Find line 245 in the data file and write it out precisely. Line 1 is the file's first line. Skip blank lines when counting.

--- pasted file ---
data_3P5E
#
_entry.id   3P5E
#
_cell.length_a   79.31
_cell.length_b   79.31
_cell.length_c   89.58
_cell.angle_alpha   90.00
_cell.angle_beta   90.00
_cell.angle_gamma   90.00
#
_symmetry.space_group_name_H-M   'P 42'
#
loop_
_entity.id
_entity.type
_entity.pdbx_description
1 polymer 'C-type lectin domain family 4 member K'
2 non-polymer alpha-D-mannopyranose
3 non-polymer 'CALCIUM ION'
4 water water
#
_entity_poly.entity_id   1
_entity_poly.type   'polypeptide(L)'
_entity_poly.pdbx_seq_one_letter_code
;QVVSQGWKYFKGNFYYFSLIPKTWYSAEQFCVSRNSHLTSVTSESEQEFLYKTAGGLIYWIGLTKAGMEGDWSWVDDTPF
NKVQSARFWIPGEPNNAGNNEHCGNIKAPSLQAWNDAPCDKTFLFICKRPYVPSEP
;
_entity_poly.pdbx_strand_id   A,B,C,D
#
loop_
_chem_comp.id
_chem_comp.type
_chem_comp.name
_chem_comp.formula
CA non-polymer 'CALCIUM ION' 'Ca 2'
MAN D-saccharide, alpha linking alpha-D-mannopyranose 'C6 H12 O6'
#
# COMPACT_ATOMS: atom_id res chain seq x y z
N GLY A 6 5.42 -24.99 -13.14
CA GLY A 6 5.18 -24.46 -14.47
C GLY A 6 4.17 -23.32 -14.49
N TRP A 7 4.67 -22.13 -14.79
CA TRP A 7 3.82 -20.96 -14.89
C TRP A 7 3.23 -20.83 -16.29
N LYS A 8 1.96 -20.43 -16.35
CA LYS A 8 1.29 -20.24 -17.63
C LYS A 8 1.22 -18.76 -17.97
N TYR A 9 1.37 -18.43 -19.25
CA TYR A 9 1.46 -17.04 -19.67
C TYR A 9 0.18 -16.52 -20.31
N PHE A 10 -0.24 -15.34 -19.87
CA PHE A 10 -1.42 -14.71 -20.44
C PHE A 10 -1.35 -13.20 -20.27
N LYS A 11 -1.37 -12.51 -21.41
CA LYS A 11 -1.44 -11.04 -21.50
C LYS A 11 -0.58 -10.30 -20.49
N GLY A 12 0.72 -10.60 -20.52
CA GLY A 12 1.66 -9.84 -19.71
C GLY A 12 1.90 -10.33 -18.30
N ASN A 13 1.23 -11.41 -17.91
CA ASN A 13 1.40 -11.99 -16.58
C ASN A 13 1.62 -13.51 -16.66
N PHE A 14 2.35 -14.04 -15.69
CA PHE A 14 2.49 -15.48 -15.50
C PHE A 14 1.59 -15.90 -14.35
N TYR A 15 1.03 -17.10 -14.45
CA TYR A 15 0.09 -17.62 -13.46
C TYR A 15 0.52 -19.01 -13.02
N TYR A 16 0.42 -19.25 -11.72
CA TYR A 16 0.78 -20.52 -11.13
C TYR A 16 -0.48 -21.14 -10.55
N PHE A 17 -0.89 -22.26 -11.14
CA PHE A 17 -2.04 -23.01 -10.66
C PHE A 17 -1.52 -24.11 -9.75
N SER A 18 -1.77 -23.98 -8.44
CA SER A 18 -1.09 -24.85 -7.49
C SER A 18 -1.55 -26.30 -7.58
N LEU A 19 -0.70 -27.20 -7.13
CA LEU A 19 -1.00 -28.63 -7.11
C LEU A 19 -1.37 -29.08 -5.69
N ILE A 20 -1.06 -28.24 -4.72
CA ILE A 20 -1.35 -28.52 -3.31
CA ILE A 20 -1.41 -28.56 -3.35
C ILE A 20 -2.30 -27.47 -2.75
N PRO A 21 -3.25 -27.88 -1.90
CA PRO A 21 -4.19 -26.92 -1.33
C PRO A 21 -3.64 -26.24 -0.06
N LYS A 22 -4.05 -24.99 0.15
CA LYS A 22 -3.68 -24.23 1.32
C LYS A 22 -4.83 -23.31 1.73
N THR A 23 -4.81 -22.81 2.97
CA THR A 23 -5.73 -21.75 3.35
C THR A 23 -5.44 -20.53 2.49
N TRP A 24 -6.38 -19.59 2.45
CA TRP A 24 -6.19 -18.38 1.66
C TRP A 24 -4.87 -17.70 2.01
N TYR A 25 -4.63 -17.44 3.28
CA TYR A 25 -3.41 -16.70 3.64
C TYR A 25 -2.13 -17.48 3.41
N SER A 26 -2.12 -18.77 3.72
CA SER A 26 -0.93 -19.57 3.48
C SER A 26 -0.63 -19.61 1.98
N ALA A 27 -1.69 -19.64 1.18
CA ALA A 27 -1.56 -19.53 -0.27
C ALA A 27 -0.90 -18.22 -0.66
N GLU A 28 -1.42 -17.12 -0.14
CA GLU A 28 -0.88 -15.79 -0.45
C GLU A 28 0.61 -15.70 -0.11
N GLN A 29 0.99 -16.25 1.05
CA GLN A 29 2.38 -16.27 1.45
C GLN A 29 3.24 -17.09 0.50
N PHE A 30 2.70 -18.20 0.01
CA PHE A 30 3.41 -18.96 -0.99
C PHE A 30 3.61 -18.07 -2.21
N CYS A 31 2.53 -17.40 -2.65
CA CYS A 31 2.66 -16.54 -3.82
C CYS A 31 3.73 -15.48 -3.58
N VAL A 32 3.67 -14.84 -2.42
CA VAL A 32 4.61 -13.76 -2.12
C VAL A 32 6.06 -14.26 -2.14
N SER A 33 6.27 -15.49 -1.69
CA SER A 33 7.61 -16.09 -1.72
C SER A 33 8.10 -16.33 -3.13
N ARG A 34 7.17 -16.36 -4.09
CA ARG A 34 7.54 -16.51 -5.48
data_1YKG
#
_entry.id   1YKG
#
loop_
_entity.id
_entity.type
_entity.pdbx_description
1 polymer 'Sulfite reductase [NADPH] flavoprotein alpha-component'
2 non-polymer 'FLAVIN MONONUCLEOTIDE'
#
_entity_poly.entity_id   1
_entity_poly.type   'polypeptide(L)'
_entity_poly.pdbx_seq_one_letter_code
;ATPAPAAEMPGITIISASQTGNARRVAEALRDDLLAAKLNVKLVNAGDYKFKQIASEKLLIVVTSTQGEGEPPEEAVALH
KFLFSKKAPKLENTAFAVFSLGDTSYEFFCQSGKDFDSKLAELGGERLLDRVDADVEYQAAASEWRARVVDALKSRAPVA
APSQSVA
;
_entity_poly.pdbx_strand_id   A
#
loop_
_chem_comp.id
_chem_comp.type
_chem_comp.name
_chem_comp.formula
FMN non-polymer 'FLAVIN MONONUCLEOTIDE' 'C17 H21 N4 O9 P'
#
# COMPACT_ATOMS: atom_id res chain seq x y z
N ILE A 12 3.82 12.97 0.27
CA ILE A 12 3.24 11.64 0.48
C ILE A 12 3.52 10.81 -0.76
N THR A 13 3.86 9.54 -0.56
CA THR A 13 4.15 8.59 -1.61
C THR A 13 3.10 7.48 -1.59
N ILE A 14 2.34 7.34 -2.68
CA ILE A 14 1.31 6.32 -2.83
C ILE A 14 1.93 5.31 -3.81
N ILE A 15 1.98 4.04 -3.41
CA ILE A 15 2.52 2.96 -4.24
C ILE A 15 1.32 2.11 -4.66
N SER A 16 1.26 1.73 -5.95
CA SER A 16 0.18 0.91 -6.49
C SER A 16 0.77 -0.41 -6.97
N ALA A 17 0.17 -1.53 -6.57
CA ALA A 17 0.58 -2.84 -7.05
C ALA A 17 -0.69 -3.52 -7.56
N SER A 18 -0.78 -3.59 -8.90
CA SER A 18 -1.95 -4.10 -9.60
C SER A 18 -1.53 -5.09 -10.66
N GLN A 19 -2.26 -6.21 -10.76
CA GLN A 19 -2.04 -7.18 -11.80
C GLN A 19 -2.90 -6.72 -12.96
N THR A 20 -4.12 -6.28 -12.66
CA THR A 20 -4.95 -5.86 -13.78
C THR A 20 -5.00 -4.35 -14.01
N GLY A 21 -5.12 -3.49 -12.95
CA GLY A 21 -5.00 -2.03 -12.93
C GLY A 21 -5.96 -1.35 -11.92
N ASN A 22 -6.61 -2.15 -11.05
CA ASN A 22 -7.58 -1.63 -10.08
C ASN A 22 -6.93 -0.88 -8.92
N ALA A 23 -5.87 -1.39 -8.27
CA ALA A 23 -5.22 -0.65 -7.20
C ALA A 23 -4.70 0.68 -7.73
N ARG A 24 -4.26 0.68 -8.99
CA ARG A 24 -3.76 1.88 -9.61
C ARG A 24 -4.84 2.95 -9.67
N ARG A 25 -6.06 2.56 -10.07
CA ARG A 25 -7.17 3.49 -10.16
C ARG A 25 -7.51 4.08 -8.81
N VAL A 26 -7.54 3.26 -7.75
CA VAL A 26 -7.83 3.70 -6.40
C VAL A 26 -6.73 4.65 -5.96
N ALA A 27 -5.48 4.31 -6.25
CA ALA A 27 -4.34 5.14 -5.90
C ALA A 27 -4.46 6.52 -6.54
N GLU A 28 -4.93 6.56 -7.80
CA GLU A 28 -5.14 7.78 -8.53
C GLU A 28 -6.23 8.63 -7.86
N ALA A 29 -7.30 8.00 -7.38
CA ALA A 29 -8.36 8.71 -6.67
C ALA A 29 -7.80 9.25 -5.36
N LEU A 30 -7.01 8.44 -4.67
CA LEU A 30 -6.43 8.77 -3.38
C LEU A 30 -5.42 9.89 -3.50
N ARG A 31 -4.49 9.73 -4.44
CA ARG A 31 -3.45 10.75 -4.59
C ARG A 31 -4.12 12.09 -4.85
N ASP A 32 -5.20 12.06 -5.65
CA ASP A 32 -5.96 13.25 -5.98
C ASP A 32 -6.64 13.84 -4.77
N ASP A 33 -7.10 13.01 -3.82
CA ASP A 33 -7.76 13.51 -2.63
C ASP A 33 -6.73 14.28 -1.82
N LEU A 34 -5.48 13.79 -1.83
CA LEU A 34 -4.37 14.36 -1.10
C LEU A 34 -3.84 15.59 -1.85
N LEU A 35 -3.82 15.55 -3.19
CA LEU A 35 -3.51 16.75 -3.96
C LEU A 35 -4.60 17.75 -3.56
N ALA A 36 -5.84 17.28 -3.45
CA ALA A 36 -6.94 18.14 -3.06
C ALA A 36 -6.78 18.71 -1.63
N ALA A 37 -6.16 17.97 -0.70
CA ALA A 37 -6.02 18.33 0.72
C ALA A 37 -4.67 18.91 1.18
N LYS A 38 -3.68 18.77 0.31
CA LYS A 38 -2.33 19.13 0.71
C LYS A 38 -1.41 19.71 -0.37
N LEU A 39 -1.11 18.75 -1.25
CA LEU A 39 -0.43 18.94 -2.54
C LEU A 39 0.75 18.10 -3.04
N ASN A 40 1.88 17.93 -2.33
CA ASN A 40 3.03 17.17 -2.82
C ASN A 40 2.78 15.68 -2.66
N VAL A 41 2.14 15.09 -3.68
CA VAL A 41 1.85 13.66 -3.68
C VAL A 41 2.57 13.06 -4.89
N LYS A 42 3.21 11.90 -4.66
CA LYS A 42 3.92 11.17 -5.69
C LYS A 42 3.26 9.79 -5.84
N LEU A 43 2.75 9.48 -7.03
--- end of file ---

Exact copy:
N LYS A 42 3.21 11.90 -4.66